Fig. 137.1 (A) Combined hamartoma of the left optic nerve head and juxtapapillary region. Peripapillary hyperpigmentation extends from the 3 o’clock position to 11 o’clock position and is intraretinal inferiorly and at the level of the retinal pigment epithelium nasally. Gliosis is most striking inferiorly and is associated with retinal striae involving the fovea. Retinal vascular tortuosity and telangiectasis are evident. Scattered exudate is present temporally. (Reproduced from Eliott D, Schachat AP. Combined hamartoma of the retina and retinal pigment epithelium. Semin Ophthalmol 1993;8:265–9. ©1993. With permission of Taylor & Francis Inc.). (B) Mid-phase fluorescein angiogram demonstrating numerous small, irregular blood vessels throughout the lesion. There is blocked fluorescence from the pigmentation. (C) Late-phase fluorescein angiogram showing marked hyperfluorescence as a result of leakage from small vessels.
Extensive disc or macular lesions may be associated with a relative afferent pupillary defect. Patients with macular involvement and decreased vision often have strabismus.7 Other findings include vitreous hemorrhage,10,11 preretinal neovascularization peripheral to the harmartoma,19 choroidal neovascularization at the margin of the lesion1,9,20 macular hole13 and peripheral hole formation.21 In addition, CHRRPE lesion have been associated with X-linked juvenile retinoschisis, optic nerve head pits, optic nerve colobomas and optic nerve head drusen.1,5,22
Most patients with combined hamartomas do not have evidence of systemic disease; however, numerous reports describe an association with neurofibromatosis types 1 and 2.5,16–18,23–25 Bilateral CHRRPE lesions have been identified in patient with neurofibromatosis 1 and a majority of patients with bilateral combined hamartomas have signs of neurofibromatosis.9,16,18 In addition, CHRRPE lesions have been reported as a presenting sign in suspected neurofibromatosis. Of note, epiretinal membranes can also be present in patients with neurofibromatosis 2.25 Combined hamartomas have also been reported in patients with facial hemangiomas,5 incontinentia pigmenti,1 tuberous sclerosis,11 Gorlin Goltz syndrome,26 Poland anomaly,27 branchio-oculofacial syndrome,28 and juvenile nasopharyngeal angiofibroma.29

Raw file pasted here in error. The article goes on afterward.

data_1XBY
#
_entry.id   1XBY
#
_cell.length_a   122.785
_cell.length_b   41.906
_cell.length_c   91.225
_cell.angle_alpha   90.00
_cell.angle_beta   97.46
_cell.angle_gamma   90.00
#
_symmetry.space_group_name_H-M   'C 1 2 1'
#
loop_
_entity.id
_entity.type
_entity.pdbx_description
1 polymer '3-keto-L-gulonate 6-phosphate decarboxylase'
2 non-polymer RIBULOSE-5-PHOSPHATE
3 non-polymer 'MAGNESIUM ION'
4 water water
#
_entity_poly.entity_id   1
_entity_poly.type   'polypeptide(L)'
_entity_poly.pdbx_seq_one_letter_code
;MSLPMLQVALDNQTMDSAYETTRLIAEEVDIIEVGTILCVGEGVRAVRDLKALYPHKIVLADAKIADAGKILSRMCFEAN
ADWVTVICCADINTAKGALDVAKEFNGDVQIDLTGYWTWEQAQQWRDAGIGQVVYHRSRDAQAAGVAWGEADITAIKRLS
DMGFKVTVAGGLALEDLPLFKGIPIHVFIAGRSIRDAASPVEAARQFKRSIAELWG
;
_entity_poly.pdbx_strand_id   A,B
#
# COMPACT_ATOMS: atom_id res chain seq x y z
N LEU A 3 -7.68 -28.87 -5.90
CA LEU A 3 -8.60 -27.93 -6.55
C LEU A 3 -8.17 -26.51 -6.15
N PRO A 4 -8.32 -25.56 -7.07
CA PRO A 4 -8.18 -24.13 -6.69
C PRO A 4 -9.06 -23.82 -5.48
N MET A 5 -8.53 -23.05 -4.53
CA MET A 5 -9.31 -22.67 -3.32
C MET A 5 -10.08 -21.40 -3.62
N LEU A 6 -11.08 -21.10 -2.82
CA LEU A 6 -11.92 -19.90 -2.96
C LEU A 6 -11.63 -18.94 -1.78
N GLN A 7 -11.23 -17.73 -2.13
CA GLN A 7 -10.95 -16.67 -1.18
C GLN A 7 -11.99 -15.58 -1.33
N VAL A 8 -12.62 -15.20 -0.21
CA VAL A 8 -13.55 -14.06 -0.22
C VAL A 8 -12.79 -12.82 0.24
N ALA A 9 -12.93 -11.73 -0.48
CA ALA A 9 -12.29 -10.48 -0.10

The diagnosis of CHRRPE is based upon clinical appearance of the lesion. However, fluorescein angiography (FA) and optical coherence tomography (OCT) are useful for characterizing lesion type. In the early phase of the angiogram, the degree of hypofluorescence parallels the degree of hyperpigmentation. Tractional distortion of the retina may result in marked vascular tortuosity and telangiectasia. The mid-phase of the angiogram may highlight vascular anomalies. It is not uncommon to note vascular straightening. In the late phase of the angiogram the tortuous vessels usually leak, causing late hyperfluorescence. If there is associated choroidal neovascularization, deep leakage is evident.
Optical coherence tomography is an important modality for diagnosing and characterizing CHRRPE lesions. Early generation OCT images demonstrated an elevated lesion with high reflectivity of the inner retina, hyporeflective shadowing of the underlying tissue, and obscuration of the normal retinal layers.30,31 High-resolution spectral domain OCT imaging shows characteristic findings, including: peaked vitreoretinal traction, retinal disorganization, thickening of the retina at the level of the RPE and preretinal vitreoretinal interface abnormalities.32 OCT imaging can delineate the transition between the abnormal retinal interface and can guide surgical intervention. OCT is an important tool used to aid in the differential diagnosis and management of CHRRPE lesions. Ultrasonography is not useful in diagnosis of these minimally elevated lesions.